Straddling the Co-Teaching Fence
A MiddleWeb Blog
My virtual colleague Johnny Cataffo is a 15-year special education veteran and currently a fourth grade teacher at Charlotte Anderson Elementary (Mansfield ISD) in the Dallas-Ft. Worth metro area. He’s also the author of Sally Singletary’s Curiosity (as J.M. Cataffo) and oversees the Eaa Learning Foundation, a site devoted to all things education and how to improve our classrooms for our children.
I’ve invited Johnny, who has been both a co-teacher and a “general” teacher working with a co-teacher, to share some of his experience and insight as my first guest author! – Elizabeth Stein
by Johnny M. Cataffo
Co-teaching can be challenging, but it’s not without its rewards. Students’ academic gains aren’t the only improvements teachers may see in a co-teaching environment. Confidence, contentment, and risk-taking are all attributes that can soar when students are given a chance to experience success with their peers.
I speak not only as a special educator who taught in classrooms as a co-teacher for five years, but as someone who has “worked on both sides of the fence.” I am now a fourth grade general educator working in a co-taught classroom with a wonderful special education partner. My special education background has certainly given me perspective that some general teachers may lack when they first have a co-teacher in the room. And of course I’m gaining new insights as I see the relationship from a different vantage point.
One of the biggest challenges special educators face as we move into a General Education classroom from a self-contained environment is becoming accustomed to the expectation of time.
In the past, time was irrelevant to Special Education. Even after the move into a co-taught room, I held onto the belief that my Special Education students should be given more time to learn things. They were, after all, “slower” than the other students. Eventually, though, I began to realize that the amount of time they needed depended less on their disabilities and more on my expectations of what they could do. Like many other special educators, I had fallen into a pattern of giving my students accommodations upfront, because I was sure they needed them, rather than giving them the chance to show what they could do first. I began to change my outlook.
Seeing the situation from the general educator’s side of fence has reinforced my decision to change. More than ever, I can see how much it hurts students to “water down” their experiences. Rather than determining the level of support and accommodation ahead of time, we allow all of our students to try things on their own and bring in supports as needed.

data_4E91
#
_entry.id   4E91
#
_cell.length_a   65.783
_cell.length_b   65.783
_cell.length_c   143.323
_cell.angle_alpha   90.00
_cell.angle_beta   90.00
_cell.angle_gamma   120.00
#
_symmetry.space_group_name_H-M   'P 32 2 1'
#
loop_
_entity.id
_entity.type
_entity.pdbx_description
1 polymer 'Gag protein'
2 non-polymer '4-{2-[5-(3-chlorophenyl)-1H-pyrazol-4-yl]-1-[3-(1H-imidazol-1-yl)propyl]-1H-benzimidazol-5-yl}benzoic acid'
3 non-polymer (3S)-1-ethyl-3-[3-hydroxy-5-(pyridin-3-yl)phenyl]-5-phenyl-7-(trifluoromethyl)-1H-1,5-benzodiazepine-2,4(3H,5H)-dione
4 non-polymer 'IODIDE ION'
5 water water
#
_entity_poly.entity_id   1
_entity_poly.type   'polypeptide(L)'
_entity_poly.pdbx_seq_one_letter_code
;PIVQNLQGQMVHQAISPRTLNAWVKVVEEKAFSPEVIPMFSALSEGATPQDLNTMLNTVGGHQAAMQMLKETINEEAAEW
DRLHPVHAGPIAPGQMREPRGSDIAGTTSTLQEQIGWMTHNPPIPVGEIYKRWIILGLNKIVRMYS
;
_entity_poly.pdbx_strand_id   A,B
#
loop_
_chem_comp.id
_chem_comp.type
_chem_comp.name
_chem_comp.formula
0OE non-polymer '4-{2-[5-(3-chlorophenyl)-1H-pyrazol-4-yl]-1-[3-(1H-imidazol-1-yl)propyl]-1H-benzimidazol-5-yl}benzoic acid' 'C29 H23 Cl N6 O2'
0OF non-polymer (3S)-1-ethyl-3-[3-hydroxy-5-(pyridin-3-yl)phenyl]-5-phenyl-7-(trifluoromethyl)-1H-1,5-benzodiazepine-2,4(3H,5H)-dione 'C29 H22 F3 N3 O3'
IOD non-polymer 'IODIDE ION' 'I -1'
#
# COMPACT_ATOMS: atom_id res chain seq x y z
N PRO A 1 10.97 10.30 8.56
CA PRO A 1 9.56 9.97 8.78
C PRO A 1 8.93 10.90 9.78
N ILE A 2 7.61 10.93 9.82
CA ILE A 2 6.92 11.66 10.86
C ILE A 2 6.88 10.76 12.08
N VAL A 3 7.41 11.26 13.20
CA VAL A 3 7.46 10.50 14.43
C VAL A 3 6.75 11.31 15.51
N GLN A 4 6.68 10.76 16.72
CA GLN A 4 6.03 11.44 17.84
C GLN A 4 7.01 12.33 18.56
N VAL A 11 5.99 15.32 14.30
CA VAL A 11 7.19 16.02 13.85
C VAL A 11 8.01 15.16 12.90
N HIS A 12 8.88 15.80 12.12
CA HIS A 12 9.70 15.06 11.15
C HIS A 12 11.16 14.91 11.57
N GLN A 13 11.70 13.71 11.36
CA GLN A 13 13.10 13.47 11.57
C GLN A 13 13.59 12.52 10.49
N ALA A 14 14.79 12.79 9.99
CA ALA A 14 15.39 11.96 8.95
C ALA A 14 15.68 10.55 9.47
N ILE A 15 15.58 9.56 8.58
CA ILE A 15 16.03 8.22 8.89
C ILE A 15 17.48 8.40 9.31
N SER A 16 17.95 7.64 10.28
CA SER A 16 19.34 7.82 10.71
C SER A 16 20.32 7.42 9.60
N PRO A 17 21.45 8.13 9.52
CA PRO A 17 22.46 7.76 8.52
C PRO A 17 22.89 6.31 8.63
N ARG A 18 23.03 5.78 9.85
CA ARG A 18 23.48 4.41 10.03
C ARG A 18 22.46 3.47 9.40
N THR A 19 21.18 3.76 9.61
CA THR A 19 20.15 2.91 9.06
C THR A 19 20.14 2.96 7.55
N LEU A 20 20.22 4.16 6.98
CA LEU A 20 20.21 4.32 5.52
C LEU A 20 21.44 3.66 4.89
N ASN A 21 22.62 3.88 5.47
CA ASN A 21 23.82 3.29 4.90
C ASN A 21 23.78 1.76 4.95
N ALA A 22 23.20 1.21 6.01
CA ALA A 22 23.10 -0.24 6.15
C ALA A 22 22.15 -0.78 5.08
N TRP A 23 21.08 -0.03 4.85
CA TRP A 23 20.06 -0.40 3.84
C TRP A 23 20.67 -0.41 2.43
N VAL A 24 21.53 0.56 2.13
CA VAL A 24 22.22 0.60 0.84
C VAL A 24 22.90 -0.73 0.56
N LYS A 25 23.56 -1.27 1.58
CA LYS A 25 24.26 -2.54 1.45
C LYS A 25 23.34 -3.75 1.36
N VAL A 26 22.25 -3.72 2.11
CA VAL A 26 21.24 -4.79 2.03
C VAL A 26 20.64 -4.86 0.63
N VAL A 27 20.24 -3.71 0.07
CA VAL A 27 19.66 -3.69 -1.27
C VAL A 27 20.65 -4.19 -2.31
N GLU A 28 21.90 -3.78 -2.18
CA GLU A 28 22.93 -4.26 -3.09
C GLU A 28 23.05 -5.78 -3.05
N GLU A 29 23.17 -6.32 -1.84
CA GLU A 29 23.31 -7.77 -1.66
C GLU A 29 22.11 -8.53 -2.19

We are finding that more often than not, the students rise to the challenge, relying on fewer tools and modifications. Even students whose disabilities are more severe have surprised us with what they can do. I’m not saying students should not be given accommodations, but that our practice of accommodating as a last resort has really shown us the true picture of what a child needs to reach and grow.
Every student is different
In General Education, I have found the “one-size-fits-all” syndrome is all too common. Many teachers, whether they realize it or not, fall into a pattern of uniform expectations. I’m not talking about the differences between general and special education students here, as much as the differences among general education students.
Special educators come to differentiation by nature and training. After 15 years in the Special Education world, I have witnessed overwhelming evidence that all students are unique and so are their educational needs. Every student, whichever side of the fence we place them, needs differentiated learning experiences to be successful.
Differentiating in the inclusion setting
So how do we offer different instruction in the inclusion classroom? We use another concept brought over from Special Education: station teaching/ability grouping. Many teachers already use this concept, but not effectively. They group students according to reading levels, and those groups stay the same through most of the year. True ability groups are fluid, changing based on periodic assessments and observations of each student’s growth and development.
Small groups should be the focus of a lesson, not an afterthought. In my fourth grade classroom, most of our students are far more successful when they are taught in small groups than when we try to teach the whole class at once. Each day, my whole class lesson lasts no more than 10-15 minutes (shorter, if I can). Our small groups are where the bulk of my attention lies.
Small groups are the perfect opportunity to fully utilize both the general and special education co-teacher. The small groups can be tailored based on the students who are struggling with a particular skill (not a general reading score, etc.). Neither teacher is “stuck” with the same kids each and every day. And the same is true for the kids. Students get the benefit of teacher variety while their needs are better met.
With the main focus on small-group teaching, flexibility expands significantly — group times and participants are fluid, adjusting to changes in schedules and the results of formative assessments.
These are some of the actions my co-teacher and I have taken since I’ve made the transition from Special Education to General Education teacher. I hope to cover these and other practices with more depth in future posts.
Meanwhile, if you happen to be a teacher who has taught on both sides of the co-teaching partnership, what are some of your own aha moments?